Scientists get a glimpse of chemical tagging in live brains

PET scan

LEAVING A MARK A new radioactive tracer molecule shows where chemical tags, called epigenetic marks, are made in the brains of healthy people. Shown is the epigenetic activity in a volunteer’s brain imaged 60 to 90 minutes after injection of the tracer. 

H.-Y. Wey et al./Science Translational Medicine 2016

For the first time scientists can see where molecular tags known as epigenetic marks are altered in the brain.

These chemical tags — which flag DNA or its protein associates, known as histones — don’t change the genes, but can change gene activity. Abnormal epigenetic marks have been associated with brain disorders such as Alzheimer’s disease, schizophrenia, depression and addiction.

Researchers at Massachusetts General Hospital in Boston devised a tracer molecule that latches onto a protein that removes one type of epigenetic mark, known as histone acetylation.

The scientists then used PET scans to detect where a radioactive version of the tracer appeared in the brains of eight healthy young adult men and women, the researchers report August 10 in Science Translational Medicine. Further studies could show that the marks change as people grow older or develop a disease. The team studied only healthy young volunteers so can’t yet say whether epigenetic marking changes with age or disease.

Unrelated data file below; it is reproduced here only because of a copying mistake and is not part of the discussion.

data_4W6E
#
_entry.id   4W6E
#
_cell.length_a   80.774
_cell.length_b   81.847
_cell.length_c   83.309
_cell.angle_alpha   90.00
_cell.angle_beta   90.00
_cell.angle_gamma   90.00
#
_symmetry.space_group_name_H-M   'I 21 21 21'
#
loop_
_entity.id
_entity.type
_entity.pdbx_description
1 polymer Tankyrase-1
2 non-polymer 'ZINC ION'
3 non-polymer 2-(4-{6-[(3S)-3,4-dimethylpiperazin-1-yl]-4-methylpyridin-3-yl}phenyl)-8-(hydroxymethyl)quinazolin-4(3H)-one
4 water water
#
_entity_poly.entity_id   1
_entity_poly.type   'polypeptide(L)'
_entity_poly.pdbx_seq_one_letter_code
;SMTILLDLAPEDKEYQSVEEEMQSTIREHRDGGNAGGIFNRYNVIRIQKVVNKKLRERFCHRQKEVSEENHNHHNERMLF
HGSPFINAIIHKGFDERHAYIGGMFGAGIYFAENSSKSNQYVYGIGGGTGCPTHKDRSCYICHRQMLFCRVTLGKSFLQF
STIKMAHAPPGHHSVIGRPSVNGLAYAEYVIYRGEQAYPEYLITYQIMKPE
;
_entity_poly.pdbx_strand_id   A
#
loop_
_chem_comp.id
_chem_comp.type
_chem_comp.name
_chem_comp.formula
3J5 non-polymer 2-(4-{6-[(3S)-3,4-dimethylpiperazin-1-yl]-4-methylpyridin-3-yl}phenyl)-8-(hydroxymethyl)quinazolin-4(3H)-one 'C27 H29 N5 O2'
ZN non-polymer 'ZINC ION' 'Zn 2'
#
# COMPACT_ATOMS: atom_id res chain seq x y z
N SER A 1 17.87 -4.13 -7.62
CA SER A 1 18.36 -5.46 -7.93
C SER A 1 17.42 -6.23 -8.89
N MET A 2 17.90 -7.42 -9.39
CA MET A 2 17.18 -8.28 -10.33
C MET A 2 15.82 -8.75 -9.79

Editor’s note: This story was updated August 17, 2016, to correct the type of epigenetic process being visualized. 

Tina Hesman Saey is the senior staff writer and reports on molecular biology. She has a Ph.D. in molecular genetics from Washington University in St. Louis and a master’s degree in science journalism from Boston University.

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